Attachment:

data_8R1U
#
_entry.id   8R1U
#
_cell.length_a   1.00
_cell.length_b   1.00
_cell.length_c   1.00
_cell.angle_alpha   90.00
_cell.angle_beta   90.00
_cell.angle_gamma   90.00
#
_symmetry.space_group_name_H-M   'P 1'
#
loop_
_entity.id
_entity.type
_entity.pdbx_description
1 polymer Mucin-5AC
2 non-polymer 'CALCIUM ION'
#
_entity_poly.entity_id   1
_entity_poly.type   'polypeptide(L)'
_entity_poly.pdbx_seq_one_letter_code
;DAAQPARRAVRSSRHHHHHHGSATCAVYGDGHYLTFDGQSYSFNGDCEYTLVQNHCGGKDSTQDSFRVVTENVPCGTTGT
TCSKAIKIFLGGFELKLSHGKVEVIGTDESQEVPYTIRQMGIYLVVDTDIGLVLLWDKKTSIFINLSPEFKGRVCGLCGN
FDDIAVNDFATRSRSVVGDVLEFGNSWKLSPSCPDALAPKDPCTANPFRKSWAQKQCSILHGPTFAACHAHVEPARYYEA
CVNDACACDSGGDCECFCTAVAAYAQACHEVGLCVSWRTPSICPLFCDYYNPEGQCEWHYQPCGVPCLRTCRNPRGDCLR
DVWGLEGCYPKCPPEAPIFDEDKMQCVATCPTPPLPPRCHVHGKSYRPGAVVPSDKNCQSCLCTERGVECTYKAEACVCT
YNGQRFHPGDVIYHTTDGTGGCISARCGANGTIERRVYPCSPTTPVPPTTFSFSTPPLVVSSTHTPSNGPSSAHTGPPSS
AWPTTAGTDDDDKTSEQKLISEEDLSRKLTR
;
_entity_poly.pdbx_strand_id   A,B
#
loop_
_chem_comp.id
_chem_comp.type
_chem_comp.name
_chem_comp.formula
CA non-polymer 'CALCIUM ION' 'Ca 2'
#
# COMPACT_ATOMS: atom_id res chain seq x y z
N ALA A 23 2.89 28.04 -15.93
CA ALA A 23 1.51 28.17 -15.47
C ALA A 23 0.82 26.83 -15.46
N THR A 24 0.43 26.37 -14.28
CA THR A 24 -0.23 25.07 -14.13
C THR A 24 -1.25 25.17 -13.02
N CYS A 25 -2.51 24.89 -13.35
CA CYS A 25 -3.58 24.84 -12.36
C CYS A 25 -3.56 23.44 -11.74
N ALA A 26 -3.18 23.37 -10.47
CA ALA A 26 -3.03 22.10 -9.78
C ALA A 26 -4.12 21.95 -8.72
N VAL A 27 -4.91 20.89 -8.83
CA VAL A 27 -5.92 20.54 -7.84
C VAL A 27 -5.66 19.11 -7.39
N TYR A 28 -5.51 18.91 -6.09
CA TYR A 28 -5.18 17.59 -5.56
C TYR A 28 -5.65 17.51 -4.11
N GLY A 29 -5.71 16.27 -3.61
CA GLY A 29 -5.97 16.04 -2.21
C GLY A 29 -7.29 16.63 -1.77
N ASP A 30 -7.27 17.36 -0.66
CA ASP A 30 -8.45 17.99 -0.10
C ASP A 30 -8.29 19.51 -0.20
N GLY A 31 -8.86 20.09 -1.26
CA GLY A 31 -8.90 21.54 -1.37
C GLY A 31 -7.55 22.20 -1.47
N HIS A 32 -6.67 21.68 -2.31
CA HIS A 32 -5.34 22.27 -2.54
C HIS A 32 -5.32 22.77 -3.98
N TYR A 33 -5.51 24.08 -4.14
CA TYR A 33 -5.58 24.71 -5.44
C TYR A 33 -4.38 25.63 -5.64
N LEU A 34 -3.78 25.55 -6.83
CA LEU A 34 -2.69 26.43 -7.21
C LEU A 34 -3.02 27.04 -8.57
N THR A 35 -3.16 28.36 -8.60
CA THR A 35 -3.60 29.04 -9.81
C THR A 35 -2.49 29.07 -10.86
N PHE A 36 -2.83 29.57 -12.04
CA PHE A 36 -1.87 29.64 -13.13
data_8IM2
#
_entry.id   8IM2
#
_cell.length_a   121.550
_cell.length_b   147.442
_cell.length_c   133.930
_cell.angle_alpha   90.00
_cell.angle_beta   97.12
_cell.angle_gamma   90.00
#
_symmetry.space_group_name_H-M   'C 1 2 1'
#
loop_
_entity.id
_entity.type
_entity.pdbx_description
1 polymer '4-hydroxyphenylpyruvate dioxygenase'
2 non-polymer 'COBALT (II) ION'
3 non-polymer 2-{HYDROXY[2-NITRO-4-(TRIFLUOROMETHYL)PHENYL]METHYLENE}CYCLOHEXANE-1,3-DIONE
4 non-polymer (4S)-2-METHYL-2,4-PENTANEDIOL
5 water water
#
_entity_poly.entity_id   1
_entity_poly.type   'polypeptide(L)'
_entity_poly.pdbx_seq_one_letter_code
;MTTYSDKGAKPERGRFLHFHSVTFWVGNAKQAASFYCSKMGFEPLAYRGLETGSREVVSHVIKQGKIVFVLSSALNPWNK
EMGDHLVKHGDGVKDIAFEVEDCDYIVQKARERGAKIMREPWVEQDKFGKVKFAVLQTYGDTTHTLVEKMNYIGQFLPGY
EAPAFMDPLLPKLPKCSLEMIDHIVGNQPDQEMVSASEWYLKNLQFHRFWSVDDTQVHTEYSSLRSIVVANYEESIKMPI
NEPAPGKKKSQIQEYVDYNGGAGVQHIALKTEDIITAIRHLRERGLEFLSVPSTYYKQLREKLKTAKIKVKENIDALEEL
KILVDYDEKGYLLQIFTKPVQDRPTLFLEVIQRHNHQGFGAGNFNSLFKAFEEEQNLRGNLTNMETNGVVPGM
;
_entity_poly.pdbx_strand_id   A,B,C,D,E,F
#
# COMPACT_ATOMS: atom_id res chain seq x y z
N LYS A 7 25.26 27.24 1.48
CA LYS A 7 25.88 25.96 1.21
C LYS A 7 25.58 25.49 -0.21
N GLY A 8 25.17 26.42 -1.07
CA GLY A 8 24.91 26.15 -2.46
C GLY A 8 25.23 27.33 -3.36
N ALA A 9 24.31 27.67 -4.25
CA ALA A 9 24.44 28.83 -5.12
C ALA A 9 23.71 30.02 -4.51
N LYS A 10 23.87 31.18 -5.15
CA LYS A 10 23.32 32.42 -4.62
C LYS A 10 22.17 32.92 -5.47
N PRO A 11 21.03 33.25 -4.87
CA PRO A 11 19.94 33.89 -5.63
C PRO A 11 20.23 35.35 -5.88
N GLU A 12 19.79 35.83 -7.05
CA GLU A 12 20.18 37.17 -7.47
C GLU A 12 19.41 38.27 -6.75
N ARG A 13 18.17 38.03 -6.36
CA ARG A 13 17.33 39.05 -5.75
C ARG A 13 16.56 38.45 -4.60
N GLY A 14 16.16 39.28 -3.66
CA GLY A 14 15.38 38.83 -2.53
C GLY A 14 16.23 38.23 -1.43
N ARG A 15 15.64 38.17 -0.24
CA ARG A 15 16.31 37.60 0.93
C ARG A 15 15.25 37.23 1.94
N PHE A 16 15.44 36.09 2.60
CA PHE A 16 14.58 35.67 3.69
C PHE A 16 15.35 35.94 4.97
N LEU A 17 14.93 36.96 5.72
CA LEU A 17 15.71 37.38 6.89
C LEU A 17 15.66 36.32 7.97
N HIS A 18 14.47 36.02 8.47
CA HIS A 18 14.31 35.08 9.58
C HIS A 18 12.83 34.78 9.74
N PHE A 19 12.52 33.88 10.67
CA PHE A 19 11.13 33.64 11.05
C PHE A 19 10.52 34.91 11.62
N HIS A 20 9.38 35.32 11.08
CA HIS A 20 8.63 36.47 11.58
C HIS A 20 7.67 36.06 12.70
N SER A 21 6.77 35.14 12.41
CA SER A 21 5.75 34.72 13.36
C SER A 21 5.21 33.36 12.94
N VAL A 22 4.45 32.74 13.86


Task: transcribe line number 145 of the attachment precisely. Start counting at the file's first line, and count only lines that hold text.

N PHE A 16 15.44 36.09 2.60